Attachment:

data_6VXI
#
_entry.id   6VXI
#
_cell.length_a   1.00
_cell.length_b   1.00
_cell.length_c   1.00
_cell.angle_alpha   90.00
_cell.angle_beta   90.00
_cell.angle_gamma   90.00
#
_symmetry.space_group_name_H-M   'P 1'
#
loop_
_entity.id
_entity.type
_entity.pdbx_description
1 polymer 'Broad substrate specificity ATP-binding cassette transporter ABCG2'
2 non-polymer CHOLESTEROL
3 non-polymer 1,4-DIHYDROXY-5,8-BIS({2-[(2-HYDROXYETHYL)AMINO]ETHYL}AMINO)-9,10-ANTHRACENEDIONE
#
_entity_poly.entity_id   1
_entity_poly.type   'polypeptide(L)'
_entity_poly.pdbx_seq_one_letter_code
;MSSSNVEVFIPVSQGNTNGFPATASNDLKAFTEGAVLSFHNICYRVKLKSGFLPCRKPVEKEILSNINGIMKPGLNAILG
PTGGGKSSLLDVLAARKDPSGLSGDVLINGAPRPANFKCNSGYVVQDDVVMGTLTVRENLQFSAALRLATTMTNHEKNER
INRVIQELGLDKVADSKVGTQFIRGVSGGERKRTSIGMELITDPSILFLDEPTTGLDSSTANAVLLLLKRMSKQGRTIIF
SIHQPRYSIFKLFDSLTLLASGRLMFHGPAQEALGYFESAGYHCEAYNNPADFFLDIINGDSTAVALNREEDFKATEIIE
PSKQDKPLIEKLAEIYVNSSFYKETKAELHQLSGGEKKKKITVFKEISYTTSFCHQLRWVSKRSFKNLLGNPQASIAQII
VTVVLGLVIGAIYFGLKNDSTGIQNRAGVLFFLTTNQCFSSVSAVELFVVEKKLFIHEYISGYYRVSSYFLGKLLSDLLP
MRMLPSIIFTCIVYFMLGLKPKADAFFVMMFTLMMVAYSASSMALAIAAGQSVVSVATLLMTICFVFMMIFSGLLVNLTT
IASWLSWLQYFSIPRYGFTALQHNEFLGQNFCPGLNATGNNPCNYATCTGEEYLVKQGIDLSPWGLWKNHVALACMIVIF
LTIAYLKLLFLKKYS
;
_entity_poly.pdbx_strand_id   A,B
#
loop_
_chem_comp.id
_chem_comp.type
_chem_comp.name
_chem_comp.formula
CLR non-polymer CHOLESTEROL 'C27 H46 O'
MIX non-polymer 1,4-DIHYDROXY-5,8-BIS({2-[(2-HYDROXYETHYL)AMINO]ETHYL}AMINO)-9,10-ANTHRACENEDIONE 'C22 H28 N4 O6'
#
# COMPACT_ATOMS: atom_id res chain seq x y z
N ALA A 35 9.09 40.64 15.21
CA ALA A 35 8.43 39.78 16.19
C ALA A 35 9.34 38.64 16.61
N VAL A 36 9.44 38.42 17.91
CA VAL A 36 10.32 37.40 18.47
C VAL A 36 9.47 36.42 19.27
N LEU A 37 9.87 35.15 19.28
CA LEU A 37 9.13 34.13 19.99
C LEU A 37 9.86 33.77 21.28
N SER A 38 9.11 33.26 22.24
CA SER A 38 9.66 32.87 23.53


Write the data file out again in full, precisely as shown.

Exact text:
data_6VXI
#
_entry.id   6VXI
#
_cell.length_a   1.00
_cell.length_b   1.00
_cell.length_c   1.00
_cell.angle_alpha   90.00
_cell.angle_beta   90.00
_cell.angle_gamma   90.00
#
_symmetry.space_group_name_H-M   'P 1'
#
loop_
_entity.id
_entity.type
_entity.pdbx_description
1 polymer 'Broad substrate specificity ATP-binding cassette transporter ABCG2'
2 non-polymer CHOLESTEROL
3 non-polymer 1,4-DIHYDROXY-5,8-BIS({2-[(2-HYDROXYETHYL)AMINO]ETHYL}AMINO)-9,10-ANTHRACENEDIONE
#
_entity_poly.entity_id   1
_entity_poly.type   'polypeptide(L)'
_entity_poly.pdbx_seq_one_letter_code
;MSSSNVEVFIPVSQGNTNGFPATASNDLKAFTEGAVLSFHNICYRVKLKSGFLPCRKPVEKEILSNINGIMKPGLNAILG
PTGGGKSSLLDVLAARKDPSGLSGDVLINGAPRPANFKCNSGYVVQDDVVMGTLTVRENLQFSAALRLATTMTNHEKNER
INRVIQELGLDKVADSKVGTQFIRGVSGGERKRTSIGMELITDPSILFLDEPTTGLDSSTANAVLLLLKRMSKQGRTIIF
SIHQPRYSIFKLFDSLTLLASGRLMFHGPAQEALGYFESAGYHCEAYNNPADFFLDIINGDSTAVALNREEDFKATEIIE
PSKQDKPLIEKLAEIYVNSSFYKETKAELHQLSGGEKKKKITVFKEISYTTSFCHQLRWVSKRSFKNLLGNPQASIAQII
VTVVLGLVIGAIYFGLKNDSTGIQNRAGVLFFLTTNQCFSSVSAVELFVVEKKLFIHEYISGYYRVSSYFLGKLLSDLLP
MRMLPSIIFTCIVYFMLGLKPKADAFFVMMFTLMMVAYSASSMALAIAAGQSVVSVATLLMTICFVFMMIFSGLLVNLTT
IASWLSWLQYFSIPRYGFTALQHNEFLGQNFCPGLNATGNNPCNYATCTGEEYLVKQGIDLSPWGLWKNHVALACMIVIF
LTIAYLKLLFLKKYS
;
_entity_poly.pdbx_strand_id   A,B
#
loop_
_chem_comp.id
_chem_comp.type
_chem_comp.name
_chem_comp.formula
CLR non-polymer CHOLESTEROL 'C27 H46 O'
MIX non-polymer 1,4-DIHYDROXY-5,8-BIS({2-[(2-HYDROXYETHYL)AMINO]ETHYL}AMINO)-9,10-ANTHRACENEDIONE 'C22 H28 N4 O6'
#
# COMPACT_ATOMS: atom_id res chain seq x y z
N ALA A 35 9.09 40.64 15.21
CA ALA A 35 8.43 39.78 16.19
C ALA A 35 9.34 38.64 16.61
N VAL A 36 9.44 38.42 17.91
CA VAL A 36 10.32 37.40 18.47
C VAL A 36 9.47 36.42 19.27
N LEU A 37 9.87 35.15 19.28
CA LEU A 37 9.13 34.13 19.99
C LEU A 37 9.86 33.77 21.28
N SER A 38 9.11 33.26 22.24
CA SER A 38 9.66 32.87 23.53